There are two main reasons for my salad radishes to split apart. Both reasons, though, are related to my not paying enough attention to the crop.
Some background — I planted the first salad radishes, several kinds, in late September, but more seeds have gone into the ground since then. Until now, all the radishes have been whole, unsplit, but a few have been a bit spongy, which means some radishes definitely stayed in the ground too long.
Of the five radishes in the nearby picture, only one has split, but the split is huge. The texture and flavor of this radish, the fourth from the left, was fine, but the little veggie was hard to clean. Dirt really stuck tight to that white, inner part of the root.
Reason 1: Radishes left in the ground too long
One reason salad radishes split is that they have been left in the ground too long. University of Illinois Extension says this about harvesting radishes:
Pull radishes when they are of usable size (usually starting when roots are less than 1 inch in diameter) and relatively young. Radishes remain in edible condition for only a short time before they become pithy (spongy) and hot.Radish, by University of Illinois Extension
Reason 2: Uneven watering
University of Illinois Extension adds this note: “A flush of moisture after a period of relative dryness also may cause mature roots to burst and split. Try to avoid uneven moisture availability.”
I haven’t done any watering this fall/winter. I haven’t needed to, because rain keeps falling and the soil never dries out. In the past week or so, though, the sky has dumped even more enormous quantities of water on north Georgia.
Radishes from my garden harvested on the 17th, just a week before that last batch, were not split. A couple of radishes harvested on the 26th were split. I am thinking that the massive rainfall contributed as much as age to the splitting.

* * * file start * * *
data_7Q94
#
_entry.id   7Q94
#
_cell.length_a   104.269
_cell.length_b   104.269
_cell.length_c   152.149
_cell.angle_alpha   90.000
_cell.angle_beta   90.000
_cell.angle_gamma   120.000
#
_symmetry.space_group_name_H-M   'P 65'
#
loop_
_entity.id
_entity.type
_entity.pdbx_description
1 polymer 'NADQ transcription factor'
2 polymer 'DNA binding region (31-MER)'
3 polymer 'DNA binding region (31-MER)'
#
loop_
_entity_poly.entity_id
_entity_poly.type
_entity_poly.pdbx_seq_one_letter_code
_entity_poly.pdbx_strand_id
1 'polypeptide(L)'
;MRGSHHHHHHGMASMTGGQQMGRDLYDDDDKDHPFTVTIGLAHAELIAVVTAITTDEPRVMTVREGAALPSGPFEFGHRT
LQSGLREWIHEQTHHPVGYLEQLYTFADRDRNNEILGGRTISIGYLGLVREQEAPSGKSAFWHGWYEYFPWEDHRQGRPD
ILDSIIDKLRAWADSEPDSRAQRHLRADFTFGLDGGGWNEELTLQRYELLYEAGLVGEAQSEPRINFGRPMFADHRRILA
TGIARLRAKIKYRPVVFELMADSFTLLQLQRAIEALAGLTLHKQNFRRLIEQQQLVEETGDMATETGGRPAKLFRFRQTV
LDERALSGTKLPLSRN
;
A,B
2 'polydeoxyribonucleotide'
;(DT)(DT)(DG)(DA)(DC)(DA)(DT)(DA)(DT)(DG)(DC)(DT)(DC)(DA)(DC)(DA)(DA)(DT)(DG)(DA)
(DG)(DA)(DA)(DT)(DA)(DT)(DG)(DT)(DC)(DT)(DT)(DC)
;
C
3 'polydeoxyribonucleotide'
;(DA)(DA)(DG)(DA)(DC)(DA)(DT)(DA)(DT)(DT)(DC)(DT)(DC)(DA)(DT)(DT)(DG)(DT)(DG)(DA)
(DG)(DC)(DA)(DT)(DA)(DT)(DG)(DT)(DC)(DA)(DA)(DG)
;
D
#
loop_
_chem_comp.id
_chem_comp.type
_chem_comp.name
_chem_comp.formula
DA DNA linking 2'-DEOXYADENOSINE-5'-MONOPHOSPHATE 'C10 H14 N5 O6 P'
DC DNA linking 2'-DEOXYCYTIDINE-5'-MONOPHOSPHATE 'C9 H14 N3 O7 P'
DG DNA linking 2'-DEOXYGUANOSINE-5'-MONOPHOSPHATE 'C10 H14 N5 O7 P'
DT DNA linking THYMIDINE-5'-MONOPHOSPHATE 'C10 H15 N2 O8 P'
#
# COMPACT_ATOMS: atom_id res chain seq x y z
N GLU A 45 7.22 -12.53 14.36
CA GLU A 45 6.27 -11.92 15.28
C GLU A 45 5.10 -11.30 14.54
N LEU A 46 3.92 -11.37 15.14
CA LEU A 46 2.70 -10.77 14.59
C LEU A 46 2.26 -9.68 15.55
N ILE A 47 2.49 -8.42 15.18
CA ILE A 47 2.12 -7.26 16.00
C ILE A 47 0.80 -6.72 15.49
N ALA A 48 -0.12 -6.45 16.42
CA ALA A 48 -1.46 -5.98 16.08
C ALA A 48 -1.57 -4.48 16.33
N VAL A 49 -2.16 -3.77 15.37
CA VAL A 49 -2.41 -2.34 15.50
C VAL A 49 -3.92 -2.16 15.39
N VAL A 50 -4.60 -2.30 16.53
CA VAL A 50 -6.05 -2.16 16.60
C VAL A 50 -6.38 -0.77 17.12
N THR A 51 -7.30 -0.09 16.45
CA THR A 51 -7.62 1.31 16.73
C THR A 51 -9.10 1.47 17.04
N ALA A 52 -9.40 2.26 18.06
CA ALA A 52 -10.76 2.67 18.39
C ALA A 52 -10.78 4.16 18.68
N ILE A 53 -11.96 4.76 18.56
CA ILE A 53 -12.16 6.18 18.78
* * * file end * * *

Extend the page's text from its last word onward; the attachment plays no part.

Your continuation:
How to have radishes that don’t split
You can probably guess the logical solution to the split-radish problem: harvest early and put your garden in a less rainy location. That first part of the solution is reasonable, but it can be impossible to move your garden to a less-rainy location.
It is possible, though, to block some of that rainfall with a row cover. A non-woven row cover will let some rainfall through, but not all of it. If I had been thinking more about my radishes, I would have set up a cover for them, to prevent the excessive rainfall from soaking their planting bed.
My spring-planted radishes grow faster than my fall-planted radishes. In fall and winter, I think I have oodles of time to harvest those little roots. They stay crisp and sweet much longer in fall than in spring! However, the amount of time they can stay in the ground, even in fall/winter — and still be delicious — is limited.
There is one variety that hasn’t split, in any year, in my garden: ‘French Breakfast’. Maybe its longer, narrower shape protects it from splitting. This variety is a little spicier than some of the round types, but ‘French Breakfast’ is great on an open-face butter sandwich.
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